Georgetown University

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Georgetown University Approve Slavery Reparations Fee for Students

April 11, 2019
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Georgetown University undergraduate students approved a bill that would create a campus-wide fee for all students benefiting the descendents of slaves who were sold to help the school pay its debts, the Associated Press reported.

The Board of Trustees still has to approve the fee.

In what the university senate is calling a “Reconciliation Contribution,” students would be charged $27.20 beginning fall 2020 to honor the 272 slaves the university sold in 1838. If approved, students would have to pay the fee each semester.

The proceeds would be “directly benefiting the descendants of GU272 and other persons once enslaved by the Maryland Jesuits,” the proposal says. Some of the money would be used to support descendants living in communities such as Maringouin, Louisiana.

[Related: Cory Booker Introduces Bill for Slavery Reparations]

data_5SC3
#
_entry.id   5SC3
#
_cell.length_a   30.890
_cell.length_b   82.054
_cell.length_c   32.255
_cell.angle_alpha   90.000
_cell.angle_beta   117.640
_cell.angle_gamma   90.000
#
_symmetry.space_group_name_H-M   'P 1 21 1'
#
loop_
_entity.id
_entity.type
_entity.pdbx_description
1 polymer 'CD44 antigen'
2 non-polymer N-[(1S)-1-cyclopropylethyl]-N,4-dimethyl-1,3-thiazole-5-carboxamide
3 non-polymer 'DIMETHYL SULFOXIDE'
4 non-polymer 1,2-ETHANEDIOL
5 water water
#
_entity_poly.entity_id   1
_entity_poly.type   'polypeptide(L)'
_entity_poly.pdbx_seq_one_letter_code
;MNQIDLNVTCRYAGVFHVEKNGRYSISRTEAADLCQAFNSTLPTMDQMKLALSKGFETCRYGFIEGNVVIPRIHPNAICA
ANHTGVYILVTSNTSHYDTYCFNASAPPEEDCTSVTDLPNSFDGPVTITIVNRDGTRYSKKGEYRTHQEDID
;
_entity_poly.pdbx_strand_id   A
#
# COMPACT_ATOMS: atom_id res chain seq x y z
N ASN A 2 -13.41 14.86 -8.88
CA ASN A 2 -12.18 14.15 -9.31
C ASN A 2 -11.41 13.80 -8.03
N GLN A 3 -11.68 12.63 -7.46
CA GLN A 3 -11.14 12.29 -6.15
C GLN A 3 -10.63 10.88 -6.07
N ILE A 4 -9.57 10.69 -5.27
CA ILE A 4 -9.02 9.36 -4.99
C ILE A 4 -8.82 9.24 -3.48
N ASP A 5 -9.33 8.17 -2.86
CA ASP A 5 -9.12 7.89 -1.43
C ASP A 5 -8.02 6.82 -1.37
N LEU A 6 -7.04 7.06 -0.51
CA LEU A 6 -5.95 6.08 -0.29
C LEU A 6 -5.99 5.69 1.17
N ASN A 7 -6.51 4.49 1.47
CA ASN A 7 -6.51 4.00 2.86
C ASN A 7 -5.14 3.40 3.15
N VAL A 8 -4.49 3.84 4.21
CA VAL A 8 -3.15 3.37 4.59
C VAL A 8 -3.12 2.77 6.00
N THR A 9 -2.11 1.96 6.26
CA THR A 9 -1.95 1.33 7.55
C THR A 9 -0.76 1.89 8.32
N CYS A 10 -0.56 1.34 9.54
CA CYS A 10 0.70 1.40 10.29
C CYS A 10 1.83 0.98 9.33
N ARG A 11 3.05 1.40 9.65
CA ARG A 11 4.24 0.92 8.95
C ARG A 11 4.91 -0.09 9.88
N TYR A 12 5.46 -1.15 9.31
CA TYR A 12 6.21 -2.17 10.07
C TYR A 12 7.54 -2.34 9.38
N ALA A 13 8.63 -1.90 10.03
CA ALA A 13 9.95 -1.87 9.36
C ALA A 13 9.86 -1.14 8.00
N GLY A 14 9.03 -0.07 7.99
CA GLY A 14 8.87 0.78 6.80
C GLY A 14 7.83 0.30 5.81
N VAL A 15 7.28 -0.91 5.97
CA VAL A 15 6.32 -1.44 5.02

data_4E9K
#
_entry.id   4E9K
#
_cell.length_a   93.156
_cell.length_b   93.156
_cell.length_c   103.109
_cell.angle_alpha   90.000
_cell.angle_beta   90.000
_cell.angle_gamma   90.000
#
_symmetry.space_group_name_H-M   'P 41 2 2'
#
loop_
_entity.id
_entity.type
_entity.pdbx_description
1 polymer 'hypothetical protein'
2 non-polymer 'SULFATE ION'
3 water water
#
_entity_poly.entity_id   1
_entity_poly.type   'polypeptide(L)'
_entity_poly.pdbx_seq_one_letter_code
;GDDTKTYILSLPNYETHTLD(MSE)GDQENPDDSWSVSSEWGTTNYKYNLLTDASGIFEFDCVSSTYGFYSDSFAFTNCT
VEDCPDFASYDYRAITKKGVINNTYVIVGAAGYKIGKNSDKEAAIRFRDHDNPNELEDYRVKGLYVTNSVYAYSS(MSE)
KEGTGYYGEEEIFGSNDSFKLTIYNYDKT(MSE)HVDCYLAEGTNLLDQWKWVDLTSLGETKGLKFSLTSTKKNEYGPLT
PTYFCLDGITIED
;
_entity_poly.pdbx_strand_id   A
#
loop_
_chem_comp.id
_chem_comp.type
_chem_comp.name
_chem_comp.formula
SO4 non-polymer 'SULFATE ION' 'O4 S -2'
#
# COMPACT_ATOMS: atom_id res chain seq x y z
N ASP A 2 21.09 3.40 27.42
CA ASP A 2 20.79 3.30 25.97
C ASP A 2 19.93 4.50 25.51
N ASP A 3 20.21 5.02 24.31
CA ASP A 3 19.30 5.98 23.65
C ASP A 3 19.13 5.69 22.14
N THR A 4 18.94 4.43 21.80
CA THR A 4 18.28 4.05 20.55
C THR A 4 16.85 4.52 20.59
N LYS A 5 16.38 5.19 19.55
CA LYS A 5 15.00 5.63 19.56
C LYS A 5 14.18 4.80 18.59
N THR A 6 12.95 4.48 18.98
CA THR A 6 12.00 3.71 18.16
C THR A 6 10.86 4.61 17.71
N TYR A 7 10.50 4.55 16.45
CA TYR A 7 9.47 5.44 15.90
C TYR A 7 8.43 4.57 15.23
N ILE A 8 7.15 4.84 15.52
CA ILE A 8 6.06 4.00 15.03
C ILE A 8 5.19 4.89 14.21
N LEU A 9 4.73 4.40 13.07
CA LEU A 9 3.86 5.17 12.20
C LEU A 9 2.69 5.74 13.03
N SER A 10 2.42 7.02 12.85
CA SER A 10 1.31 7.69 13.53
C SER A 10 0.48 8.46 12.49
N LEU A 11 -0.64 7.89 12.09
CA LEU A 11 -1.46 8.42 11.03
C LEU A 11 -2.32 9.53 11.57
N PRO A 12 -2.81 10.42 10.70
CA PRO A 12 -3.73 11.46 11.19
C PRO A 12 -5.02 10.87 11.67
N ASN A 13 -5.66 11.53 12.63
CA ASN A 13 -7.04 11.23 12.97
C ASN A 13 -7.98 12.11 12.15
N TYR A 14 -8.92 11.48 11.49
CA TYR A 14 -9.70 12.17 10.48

The proposal says the university only implemented some of the recommendations from 2016’s Working Group on Slavery, Memory, and Reconciliation. It accuses the university of failing to establish financial aid for the descendant community.

"The university values the engagement of our students and appreciate that they are making their voices heard and contributing to an important national conversation.," Georgetown said in a statement. "The university will carefully review the results of the referendum, and regardless of the outcome, will remain committed to engaging with students, Descendants, and the broader Georgetown community and addressing its historical relationship to slavery."

The proposal comes at a time when senator and Democratic presidential candidate Cory Booker is planning to introduce a senate bill aimed at evaluating slavery reparations, USA Today reported.

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